An Intervention Order, whether it is a Family Violence Intervention Order or a Personal Safety Intervention Order, is a civil order. It does not form part of your criminal history. However, the penalties for breaching the Order are criminal and can result in charges being laid by Victoria Police. Breaching (or Contravening) an Intervention Order is punishable by a maximum penalty of between 2 years and 5 years imprisonment, depending on whether the breach is characterised as a persistent breach. Contraventions of Family Violence Intervention Orders, in particular, are dealt with seriously by the criminal justice system. We will focus on these kinds of orders in this blog. The following are the ways in which breaching a Family Violence Intervention Order can have legal ramifications for the accused person.
1. Criminal Charges
Police will almost certainly charge breaches of Family Violence Intervention Orders – even the most minor breaches. Since the Royal Commission into Family Violence, law enforcement has taken a proactive approach to charging breaches where family violence is alleged. Being charged with a criminal offence, particularly a family violence based offence (which includes breaches of Family Violence Intervention Orders), can have real ramifications for your employment, working with children checks, mental health and future prospects. Whilst non-conviction dispositions can be expunged under the Spent Conviction Scheme, they are still on your record, which can be accessed by law enforcement and the Department of Justice when assessing whether to grant you a Working With Children Check or to allow you clearance to work in secure facilities, such as prisons, government buildings and medical facilities.
If you are convicted of the breach, the conviction will remain on your record for at least 10 years and you may have to make an application to the Court to have it removed. This could further affect your employment prospects, as well as your ability to obtain a working with children check and travel. For more information on the Spent Conviction Scheme, visit our page: https://galballyparker.com.au/spent-convictions-scheme/
In addition, if found guilty, you will have to pay or serve the penalty. This could include a fine, a period on an adjourned undertaking (a good behaviour bond), a community corrections order or even a period of imprisonment. Whilst you go through the proceedings, you will have to deal with the stress of the criminal proceedings and the cost of engaging lawyers to represent you in circumstances where it is very unusual for Legal Aid to fund legal representation.
2. No Diversion
Even for a person with no prior criminal history, Victoria Police will only recommend an accused person for Diversion if ‘exceptional circumstances’ exist which justify the filing of a Diversion Notice. This means that, in all likelihood, even the most minor of breaches will be dealt with in Court and will not be eligible for the Diversion Program. For more information on Diversion, please visit our Diversion page: https://galballyparker.com.au/diversion-program/.
3. Contravention of Bail
Commonly, where a person is charged with contravening a Family Violence Intervention Order, the Police will place them on bail with conditions to comply with the Intervention Order. Most accused people do not understand, when they sign bail after interview, the significance of being on bail for a family violence related offence. Even if the breach does not involve violence, a contravention of a Family Violence Intervention Order constitutes a family violence offence, which changes a person’s bail status. Significantly, should they contravene the order again (even without committing acts of violence) they could have their bail revoked and be remanded in custody. It is astonishing how many inmates on remand are in custody on contraventions of Family Violence Intervention Orders! In some cases, depending on the nature of the breach and the person’s criminal history, they may find themselves bail refused and charged with a Schedule 2 offence, which means that they may have to establish exceptional circumstances as to why their continued detention is unjustified. This is the same bail test as that applied to individuals charged with murder!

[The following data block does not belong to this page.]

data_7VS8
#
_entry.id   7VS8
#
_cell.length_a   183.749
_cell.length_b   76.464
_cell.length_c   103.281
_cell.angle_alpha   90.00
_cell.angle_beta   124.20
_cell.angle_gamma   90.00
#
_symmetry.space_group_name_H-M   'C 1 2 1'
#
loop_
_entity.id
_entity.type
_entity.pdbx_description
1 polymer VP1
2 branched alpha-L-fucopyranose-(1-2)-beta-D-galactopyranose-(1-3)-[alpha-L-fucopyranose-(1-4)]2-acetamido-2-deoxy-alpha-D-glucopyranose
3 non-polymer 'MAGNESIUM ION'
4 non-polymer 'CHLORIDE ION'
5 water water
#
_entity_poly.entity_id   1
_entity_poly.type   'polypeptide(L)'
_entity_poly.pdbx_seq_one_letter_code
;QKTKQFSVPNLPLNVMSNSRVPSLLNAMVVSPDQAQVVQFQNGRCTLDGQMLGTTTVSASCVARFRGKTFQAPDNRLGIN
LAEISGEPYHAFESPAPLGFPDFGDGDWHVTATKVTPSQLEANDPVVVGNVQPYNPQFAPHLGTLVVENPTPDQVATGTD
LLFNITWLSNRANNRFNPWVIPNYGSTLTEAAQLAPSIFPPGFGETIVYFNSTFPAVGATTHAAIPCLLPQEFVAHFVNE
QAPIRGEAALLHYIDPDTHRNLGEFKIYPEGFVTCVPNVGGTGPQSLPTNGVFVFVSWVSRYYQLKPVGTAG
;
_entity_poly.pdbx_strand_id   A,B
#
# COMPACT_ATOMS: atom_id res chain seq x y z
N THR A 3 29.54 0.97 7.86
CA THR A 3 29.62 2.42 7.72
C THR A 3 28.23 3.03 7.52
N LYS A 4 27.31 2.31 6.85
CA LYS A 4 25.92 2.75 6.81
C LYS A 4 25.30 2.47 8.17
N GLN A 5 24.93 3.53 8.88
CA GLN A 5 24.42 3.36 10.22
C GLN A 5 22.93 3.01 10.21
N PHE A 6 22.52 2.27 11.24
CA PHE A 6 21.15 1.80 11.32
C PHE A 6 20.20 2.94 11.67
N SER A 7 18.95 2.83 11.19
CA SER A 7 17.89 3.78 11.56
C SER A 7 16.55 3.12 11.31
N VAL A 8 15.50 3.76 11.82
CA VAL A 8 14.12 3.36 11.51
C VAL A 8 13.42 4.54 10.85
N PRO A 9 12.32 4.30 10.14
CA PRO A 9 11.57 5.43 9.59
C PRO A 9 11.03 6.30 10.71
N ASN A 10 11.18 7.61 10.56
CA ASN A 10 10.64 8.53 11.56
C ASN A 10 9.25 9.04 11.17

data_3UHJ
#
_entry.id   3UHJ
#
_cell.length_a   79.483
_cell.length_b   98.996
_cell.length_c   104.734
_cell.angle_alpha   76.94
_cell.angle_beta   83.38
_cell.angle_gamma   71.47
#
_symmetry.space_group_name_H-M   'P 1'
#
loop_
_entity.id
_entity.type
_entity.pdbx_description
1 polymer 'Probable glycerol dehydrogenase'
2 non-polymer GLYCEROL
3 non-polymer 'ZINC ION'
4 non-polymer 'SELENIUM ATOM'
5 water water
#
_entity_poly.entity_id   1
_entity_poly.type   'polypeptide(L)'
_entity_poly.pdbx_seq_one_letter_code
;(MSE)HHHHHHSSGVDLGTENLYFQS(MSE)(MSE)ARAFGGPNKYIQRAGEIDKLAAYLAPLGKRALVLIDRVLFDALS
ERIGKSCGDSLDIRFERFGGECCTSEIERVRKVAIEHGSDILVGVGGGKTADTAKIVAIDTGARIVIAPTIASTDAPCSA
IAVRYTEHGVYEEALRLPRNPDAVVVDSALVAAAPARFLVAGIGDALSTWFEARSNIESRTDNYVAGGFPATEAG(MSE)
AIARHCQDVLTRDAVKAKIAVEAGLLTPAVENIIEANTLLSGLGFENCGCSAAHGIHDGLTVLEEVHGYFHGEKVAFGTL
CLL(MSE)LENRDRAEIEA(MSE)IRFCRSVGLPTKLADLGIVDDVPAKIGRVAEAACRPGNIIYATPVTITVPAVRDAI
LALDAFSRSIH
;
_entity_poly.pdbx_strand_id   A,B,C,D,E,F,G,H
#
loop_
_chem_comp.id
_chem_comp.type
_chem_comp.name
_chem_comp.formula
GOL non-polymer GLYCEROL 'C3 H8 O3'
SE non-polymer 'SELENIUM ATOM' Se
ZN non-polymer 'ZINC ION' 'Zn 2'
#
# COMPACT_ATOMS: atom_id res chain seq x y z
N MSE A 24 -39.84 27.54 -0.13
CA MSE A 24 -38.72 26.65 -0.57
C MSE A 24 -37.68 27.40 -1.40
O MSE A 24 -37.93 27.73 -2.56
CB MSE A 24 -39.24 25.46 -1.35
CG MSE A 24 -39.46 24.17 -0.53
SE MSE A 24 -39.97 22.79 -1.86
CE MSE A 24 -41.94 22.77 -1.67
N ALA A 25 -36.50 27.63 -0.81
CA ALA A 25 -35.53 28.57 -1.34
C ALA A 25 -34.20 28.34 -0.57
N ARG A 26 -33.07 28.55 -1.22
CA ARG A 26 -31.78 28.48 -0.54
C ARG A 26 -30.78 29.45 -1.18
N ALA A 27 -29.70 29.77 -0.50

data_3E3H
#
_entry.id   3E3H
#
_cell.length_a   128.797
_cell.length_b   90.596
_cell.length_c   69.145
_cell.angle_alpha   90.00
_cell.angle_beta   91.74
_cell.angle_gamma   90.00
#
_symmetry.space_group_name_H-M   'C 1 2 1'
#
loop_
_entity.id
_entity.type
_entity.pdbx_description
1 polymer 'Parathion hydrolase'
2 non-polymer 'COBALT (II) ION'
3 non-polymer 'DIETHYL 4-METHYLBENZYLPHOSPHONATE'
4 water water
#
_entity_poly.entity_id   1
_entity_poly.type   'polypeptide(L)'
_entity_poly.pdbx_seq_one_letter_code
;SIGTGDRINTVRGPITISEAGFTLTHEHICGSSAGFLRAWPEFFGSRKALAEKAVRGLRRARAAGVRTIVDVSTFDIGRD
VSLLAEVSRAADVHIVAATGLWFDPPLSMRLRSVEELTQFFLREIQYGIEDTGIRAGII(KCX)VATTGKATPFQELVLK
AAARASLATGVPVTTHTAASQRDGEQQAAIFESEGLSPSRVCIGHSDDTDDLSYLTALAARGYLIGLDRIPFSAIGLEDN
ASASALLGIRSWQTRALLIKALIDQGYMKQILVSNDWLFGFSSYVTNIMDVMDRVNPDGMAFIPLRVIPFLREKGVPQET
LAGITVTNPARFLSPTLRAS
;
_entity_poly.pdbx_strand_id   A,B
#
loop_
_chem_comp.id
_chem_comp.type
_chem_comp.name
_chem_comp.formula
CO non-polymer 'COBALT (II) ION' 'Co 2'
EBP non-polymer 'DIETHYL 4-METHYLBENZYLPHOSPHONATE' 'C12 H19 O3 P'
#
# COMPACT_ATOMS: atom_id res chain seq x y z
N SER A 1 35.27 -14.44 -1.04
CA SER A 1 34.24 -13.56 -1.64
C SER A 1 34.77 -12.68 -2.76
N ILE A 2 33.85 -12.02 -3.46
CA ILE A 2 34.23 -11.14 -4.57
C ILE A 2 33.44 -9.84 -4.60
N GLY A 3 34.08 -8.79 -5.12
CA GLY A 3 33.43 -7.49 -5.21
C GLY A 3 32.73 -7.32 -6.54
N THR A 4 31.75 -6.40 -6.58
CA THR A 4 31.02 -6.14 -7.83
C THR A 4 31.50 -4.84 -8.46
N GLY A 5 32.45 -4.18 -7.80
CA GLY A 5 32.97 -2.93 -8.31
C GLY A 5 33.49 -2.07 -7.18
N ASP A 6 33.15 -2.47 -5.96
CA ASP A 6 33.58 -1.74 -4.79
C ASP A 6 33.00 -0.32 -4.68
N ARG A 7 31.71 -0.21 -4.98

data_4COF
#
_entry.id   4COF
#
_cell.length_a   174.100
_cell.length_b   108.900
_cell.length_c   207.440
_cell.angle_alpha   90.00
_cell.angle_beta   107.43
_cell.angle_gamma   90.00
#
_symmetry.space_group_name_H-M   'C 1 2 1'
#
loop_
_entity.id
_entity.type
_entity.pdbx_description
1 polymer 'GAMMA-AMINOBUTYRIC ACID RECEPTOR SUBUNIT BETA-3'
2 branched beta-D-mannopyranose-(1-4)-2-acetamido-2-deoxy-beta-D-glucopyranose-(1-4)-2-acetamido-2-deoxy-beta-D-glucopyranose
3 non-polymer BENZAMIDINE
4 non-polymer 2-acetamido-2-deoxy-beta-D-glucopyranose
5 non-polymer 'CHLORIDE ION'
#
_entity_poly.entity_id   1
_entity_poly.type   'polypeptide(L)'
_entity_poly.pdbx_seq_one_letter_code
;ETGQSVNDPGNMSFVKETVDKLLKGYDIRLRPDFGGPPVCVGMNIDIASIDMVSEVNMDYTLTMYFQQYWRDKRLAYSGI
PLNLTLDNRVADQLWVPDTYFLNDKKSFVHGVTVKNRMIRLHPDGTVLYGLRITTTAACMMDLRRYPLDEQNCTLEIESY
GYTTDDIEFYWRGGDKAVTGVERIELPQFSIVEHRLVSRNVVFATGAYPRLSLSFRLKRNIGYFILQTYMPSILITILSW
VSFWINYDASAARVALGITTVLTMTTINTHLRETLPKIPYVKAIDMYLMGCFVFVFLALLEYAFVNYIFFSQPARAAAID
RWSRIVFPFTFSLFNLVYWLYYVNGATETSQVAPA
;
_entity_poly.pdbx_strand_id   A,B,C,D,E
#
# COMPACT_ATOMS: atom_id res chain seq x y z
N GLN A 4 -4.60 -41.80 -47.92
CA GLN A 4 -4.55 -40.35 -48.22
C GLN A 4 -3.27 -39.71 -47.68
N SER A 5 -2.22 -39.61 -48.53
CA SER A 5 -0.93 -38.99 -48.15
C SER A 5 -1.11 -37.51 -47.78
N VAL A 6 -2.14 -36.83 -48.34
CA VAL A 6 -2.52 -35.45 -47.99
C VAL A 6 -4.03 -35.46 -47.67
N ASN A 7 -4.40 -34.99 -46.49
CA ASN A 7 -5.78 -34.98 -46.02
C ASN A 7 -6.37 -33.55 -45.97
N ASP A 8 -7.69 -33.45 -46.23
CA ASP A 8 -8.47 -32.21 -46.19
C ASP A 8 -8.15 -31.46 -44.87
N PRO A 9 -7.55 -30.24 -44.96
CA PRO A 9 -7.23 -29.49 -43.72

4. Family Court Proceedings
Most times, where there is a Family Violence Intervention Order in place, there are also Family Court proceedings for the division of property and (most importantly) child access and custody arrangements. Whilst the Family Court is used to dealing and putting to one side the issue of a Family Violence Intervention Order, particularly if it is on an interim basis or was consented to without admissions, contraventions of the Family Violence Intervention Orders can be considered serious. It may affect the assessment of the best interests of the child in the proceedings, as well as the outcome of Family Court Reports. This is particularly so if the contravention is persistent and the Affected Family Member (AFM) can point to the breaches as evidence as to why child access should be reduced. Even the most basic of breaches, such as communicating to the AFM about matters other than child access arrangements, can land a person in hot water. Accordingly, it is important to properly understand the conditions of the order and be very careful to comply.
How Galbally Parker Intervention Order Lawyers can Help
For more information about Intervention Orders, please go to our page: https://galballyparker.com.au/intervention-orders/. If you have an Intervention Order or have been charged with a breach, contact our experienced criminal lawyers today for a consultation. You may surprised how much easier we can make these proceedings for you.